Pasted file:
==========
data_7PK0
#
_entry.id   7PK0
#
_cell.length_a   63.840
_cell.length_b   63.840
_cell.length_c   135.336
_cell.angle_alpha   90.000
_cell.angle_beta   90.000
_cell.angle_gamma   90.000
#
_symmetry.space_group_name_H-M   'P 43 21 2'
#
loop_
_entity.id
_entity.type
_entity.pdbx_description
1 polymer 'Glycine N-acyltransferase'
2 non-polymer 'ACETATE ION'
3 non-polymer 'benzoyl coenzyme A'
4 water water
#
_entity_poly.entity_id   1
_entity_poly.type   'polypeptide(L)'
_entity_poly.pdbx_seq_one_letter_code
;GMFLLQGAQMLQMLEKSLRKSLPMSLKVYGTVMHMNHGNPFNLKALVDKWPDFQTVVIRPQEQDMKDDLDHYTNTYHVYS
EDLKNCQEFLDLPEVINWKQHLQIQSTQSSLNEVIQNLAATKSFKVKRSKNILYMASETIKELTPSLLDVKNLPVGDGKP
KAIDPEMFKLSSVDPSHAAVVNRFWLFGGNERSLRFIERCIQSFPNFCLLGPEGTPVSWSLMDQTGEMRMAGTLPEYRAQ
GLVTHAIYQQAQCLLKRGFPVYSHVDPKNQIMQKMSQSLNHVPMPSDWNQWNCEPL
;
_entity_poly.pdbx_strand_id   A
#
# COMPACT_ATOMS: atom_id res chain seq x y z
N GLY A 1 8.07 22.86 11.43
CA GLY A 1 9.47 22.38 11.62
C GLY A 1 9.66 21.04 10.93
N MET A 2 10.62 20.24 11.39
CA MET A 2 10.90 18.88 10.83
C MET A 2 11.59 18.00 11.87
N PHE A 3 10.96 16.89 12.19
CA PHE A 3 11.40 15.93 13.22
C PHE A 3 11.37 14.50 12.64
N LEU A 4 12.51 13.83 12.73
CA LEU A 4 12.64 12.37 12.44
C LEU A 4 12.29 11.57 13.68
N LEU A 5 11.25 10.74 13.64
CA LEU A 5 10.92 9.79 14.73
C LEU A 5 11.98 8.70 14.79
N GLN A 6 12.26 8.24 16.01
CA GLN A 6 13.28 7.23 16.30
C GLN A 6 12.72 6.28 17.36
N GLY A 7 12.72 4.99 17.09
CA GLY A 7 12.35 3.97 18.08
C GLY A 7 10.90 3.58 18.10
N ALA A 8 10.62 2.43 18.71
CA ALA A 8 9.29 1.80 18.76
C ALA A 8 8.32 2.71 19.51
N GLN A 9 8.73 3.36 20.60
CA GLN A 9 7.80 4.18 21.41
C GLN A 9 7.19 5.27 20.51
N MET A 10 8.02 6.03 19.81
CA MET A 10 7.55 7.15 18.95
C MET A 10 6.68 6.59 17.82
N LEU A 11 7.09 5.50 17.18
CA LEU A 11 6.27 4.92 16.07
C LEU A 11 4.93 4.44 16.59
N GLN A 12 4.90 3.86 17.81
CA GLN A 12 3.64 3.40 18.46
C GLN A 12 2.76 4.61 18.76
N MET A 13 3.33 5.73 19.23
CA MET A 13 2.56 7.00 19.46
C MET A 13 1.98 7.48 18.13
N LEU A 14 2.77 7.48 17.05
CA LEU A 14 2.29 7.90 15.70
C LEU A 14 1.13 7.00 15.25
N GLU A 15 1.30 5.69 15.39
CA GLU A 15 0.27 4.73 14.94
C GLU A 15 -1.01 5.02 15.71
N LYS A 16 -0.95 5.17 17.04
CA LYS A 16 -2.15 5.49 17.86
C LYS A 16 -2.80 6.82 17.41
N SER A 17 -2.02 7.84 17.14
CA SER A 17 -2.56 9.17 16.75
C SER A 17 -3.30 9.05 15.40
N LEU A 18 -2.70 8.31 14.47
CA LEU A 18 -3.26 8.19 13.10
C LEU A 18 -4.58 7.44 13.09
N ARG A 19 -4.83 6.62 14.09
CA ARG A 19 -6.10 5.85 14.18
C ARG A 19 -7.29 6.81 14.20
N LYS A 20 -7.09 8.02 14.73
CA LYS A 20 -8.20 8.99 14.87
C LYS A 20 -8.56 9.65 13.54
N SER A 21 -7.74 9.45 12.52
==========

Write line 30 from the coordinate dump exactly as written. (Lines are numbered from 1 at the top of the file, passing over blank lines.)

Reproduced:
;